Did we mention this was going to be easy?
Just kidding. We definitely did.
But, look. Your space will be fully-furnished from the day you move in. We’ll have the WiFi up-and-running and printers online. The meeting rooms will be ready to go. The kitchenette stocked with mugs and freshly brewed coffee. And you’ll have the support of our coworking team. They’ll provide everything from reception to package handling to space maintenance. They’ll get you oriented in the space and make sure you have what you need to get to work.
New office without the downtime.
Some office spaces have a one-size-fits-all approach, but that's not really our style. The reason no two betahaus locations look the same is because they’re locally designed. And we give our Team Space members this same opportunity to customize their space.
Choose a room with a view of the city or one on the ground floor with easy access to the garden. Change the lighting fixture or bring your own bookshelf. We want teams to be able to white label, decorate, and really make the space their own if they want to.
And if you’re really looking to customize, Team HQs allow teams to collaborate with our architects and coworking team to create a space that is completely bespoke. Whether it’s additional meeting rooms, unconventional seating, or a yoga room, we apply our 10 years of experience in building functional workspace to your creative vision to create something that’s just right.
Probably the biggest benefit of coworking is community and events. Now we know it may not be the first thing you’re looking for as you seek out your next office space, but bear with us.
Imagine using your lunch breaks to chat with someone in your industry. Meeting freelance developers at after-work beers. Networking with investors at BETAPITCH. Pitching at our weekly betabreakfast and getting support and feedback on your new ideas.
betahaus has spent the last 10 years cultivating a community of people who we genuinely like working with. And when you join, your team will become a part of it, too.
" People matter! Community was always what we were all about. ‘’
In June we launched #PeopleInbeta - our monthly blog post series in which our Content Manager - Vihra interviewed teams and freelancers from the betahaus community to present the variety of creatives we have in ‘haus, to understand their missions and get some useful advice for our audience. We talked on topics such as sustainability (with PlanA) , decentralized digital identity (with JOLOCOM), curated music experiences (with Bespoke Sounds), freelance photography (with Sara Herrlander), full-stack development (with Obst Digital), design (with LAUDO) and much more.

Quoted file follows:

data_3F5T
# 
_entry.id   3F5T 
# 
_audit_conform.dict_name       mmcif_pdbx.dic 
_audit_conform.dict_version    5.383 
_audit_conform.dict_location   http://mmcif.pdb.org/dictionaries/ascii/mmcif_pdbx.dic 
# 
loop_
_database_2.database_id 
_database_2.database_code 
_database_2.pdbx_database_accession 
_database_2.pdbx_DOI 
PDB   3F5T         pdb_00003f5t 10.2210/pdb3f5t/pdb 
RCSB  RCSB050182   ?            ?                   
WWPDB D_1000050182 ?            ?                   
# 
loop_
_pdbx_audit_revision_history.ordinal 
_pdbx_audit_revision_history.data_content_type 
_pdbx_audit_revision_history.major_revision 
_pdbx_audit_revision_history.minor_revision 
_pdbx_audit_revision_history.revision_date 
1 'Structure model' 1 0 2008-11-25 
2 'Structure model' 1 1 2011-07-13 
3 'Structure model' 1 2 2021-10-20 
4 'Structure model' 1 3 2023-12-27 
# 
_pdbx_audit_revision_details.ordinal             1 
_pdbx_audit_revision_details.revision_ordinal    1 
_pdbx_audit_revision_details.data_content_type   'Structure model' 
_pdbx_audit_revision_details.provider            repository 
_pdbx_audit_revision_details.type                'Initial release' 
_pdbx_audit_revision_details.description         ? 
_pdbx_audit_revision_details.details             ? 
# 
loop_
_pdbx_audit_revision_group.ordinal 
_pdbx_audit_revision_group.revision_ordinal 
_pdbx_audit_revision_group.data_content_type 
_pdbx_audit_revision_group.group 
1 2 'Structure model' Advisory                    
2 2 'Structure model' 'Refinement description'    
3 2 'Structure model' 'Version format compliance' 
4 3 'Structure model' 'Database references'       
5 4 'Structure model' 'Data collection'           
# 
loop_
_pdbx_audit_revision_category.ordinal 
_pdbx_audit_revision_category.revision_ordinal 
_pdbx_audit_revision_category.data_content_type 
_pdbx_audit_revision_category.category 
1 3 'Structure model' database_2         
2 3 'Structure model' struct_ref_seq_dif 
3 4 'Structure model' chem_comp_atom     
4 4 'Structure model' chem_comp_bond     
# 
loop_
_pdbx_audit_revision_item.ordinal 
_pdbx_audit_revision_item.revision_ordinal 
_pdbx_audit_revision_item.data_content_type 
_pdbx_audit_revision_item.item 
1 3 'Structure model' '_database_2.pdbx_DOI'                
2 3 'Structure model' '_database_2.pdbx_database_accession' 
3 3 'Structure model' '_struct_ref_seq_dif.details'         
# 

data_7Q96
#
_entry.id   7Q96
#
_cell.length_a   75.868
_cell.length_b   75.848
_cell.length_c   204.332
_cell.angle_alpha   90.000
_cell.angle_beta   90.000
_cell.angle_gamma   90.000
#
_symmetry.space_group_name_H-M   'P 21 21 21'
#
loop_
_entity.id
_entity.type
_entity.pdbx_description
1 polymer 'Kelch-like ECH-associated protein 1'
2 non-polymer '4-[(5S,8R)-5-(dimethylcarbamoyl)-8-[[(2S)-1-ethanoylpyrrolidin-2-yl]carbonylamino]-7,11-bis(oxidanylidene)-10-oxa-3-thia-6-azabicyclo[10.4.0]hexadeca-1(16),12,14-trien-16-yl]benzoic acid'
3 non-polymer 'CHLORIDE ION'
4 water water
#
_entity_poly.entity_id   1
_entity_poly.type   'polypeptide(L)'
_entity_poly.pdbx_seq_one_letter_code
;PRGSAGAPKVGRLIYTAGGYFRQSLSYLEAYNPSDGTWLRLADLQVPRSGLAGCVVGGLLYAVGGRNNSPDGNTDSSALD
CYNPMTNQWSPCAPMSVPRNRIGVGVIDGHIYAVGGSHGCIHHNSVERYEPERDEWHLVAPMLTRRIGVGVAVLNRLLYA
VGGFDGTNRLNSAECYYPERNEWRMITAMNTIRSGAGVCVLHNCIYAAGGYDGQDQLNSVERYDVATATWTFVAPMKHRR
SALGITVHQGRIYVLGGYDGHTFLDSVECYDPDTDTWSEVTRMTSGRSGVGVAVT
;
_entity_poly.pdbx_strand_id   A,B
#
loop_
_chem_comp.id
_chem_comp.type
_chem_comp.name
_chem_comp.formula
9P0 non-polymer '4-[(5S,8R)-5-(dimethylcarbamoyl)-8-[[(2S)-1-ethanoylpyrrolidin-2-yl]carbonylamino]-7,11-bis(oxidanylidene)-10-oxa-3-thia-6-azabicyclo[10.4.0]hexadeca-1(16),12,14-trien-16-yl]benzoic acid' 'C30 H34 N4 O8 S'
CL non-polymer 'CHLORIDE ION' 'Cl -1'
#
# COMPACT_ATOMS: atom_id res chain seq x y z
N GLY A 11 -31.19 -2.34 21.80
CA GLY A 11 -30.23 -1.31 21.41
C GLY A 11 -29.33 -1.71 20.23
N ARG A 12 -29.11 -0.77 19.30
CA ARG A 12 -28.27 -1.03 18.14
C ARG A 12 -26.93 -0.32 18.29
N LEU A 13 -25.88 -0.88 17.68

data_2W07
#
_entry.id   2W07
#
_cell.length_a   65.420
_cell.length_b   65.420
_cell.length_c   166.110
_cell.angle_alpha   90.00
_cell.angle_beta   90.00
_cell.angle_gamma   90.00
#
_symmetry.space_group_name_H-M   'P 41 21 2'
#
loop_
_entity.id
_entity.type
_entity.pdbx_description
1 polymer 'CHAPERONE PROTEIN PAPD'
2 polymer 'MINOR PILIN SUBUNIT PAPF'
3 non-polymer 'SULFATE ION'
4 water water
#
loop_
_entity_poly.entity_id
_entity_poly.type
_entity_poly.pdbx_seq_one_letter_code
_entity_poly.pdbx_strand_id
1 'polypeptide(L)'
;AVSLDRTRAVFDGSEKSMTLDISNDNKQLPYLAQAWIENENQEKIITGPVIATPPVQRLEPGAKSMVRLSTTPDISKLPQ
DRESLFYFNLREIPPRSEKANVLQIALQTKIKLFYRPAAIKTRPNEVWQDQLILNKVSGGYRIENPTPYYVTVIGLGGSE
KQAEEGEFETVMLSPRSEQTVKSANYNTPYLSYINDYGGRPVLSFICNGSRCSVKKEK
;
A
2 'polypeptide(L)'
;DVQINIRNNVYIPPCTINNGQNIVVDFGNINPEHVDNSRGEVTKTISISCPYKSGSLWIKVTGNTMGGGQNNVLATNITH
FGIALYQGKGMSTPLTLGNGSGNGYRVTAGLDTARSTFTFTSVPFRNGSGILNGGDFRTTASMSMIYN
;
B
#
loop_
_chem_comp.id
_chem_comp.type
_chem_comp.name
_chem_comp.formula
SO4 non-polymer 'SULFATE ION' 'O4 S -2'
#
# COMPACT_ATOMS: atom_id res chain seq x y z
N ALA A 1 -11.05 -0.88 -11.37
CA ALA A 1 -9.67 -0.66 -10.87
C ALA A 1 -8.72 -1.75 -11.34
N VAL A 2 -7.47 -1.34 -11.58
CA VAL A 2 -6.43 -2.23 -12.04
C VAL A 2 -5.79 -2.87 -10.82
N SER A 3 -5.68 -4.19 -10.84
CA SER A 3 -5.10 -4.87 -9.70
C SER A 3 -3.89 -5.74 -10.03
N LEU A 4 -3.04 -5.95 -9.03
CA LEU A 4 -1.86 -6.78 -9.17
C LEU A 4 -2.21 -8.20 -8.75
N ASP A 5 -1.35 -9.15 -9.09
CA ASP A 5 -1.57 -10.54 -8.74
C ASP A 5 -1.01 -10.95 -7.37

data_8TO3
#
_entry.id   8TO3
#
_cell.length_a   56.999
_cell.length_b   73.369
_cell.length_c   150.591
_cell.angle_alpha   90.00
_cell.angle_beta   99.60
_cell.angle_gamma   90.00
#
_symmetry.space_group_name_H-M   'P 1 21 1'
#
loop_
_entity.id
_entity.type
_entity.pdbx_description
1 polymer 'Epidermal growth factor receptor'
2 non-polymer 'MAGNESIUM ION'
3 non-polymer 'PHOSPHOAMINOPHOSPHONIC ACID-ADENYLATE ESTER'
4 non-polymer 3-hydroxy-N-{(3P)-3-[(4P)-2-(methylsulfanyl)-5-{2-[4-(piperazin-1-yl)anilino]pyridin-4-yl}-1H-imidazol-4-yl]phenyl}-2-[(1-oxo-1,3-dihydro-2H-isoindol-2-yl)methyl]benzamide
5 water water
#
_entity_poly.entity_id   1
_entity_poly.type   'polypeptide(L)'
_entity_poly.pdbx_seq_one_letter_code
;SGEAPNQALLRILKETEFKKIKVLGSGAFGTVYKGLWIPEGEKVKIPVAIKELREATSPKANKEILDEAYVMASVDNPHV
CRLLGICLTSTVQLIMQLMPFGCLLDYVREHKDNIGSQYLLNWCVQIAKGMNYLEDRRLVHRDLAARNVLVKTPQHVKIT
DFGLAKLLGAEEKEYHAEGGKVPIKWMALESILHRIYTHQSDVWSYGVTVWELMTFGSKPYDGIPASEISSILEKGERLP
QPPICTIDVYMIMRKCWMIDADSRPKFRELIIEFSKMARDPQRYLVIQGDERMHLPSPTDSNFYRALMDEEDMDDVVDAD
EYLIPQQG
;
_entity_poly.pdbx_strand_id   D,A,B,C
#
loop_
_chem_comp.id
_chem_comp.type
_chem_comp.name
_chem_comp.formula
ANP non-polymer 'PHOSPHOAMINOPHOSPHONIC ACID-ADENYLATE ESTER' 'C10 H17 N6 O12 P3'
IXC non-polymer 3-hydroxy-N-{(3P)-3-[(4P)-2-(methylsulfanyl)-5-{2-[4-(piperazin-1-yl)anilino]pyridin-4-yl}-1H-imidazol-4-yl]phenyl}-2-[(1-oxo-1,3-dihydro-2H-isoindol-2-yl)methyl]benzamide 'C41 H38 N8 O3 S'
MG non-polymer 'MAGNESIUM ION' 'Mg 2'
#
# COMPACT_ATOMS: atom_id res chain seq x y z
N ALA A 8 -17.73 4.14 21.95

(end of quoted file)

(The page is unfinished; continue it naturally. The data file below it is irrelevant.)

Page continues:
In the summer, we launched a couple of new events in Neukölln like Freelancers, Unite!, The Backyard Sessions and My friend’s BBQ.
Freelancers, Unite! developed as our productive coworking session with freelancers from in and outside the ‘haus. Once a month, we picked an important freelance topic (such as taxes, time-management, etc) and invited experts to give us insights on the topic. We saw so many new faces and had the chance to come back closer to where we started from - the freelance, grassroots culture.
Another event, which started in July (and turned out to be our favourite events) were The Backyard Sessions. Organised by our queen of Neukölln - Robbin – the Backyard Sessions are our creative evenings with live music jams, movie screenings and cocktails.
This last event was hilarious because for quite some time, nobody knew exactly who organised it or invited them. The friend was throwing a BBQ for the community in the garden and this led to all our members joining and staying after for a beer or two with us.
‘’My favourite moment this year was the second friends bbq which was actually cancelled because of the rain forecast. But despite the bad weather, people show up and it turned into a super nice intimate evening with Elizaveta and Paul giving a garden concert.’’ - Robbin (Community Manager, betahaus)
''In July, it was great how the casual after-work BBQ turned into an impromptu acoustic blues jam session with Elizavetta Barsegova and Paul, who have the voice of an angel. Actually, all of the My Friend's BBQ's and Backyard Sessions were AWESOME.’’ - Paige (Head of Marketing, betahaus)
This year we released a new event format in Kreuzberg called ‘’The betaSalon’’. It's an open panel discussion which aims to give stage to important topics and give free speech on them. The fist one we did on the EU elections, last month we talked about changemakers, but our favourite one for this season stays ‘’Mother + Founder’’ where we partnered with FemGems podcast and recorded a live podcast episode for them having Madeleine Gummer von Mohl (betahaus co-founder), Kristine Zeller (co-creater of ooshi period underwear) and Luisa Hoffman on the stage.
Every September, our co-founders take part in the Techfestival. in Copenhagen, spending a few days disconnecting from the daily life and focusing on creating a better, more human-centered tech future. This year the think tank which included our co-founders Madeleine and Max came up with the TechPledge. The Tech Pledge was made to emphasize the need for a new direction in tech. Similar to the Hippocratic oath for doctors, the Tech Pledge is a promise to make tech a force for good and ensure responsible and sustainable tech leadership. It’s a commitment to driving a new direction in technology.
One of the most exciting projects for betahausX this year (which is also continuing in 2020) is their new startup challenge called The Werder Lab - a global startup competition that aims to reimagine the way clubs like Werder work with athletes, fans and partners.
This year couldn’t end without us having our favourite events - the end-of-the-year holiday party and the BETAPITCH Global Finals. On the 6th of December we saw the 9 finalists of the regional BETAPITCH competitions pitching in front of our jury. Congrats to Troy from Hamburg for winning the big prize.
We finished the year at our Holiday Party celebrating anything and everything at betahaus | Neukölln together with our members, friends of friends and our favourite artists from Passiflora LIVE, Tapete and Kotoe.
Thank you for being with us in 2019. It's been a crazy big year for us and it wouldn't been possible without your support, trust and the hard work of our amazing team. Have an amazing holiday time and we'll see you again in 2020.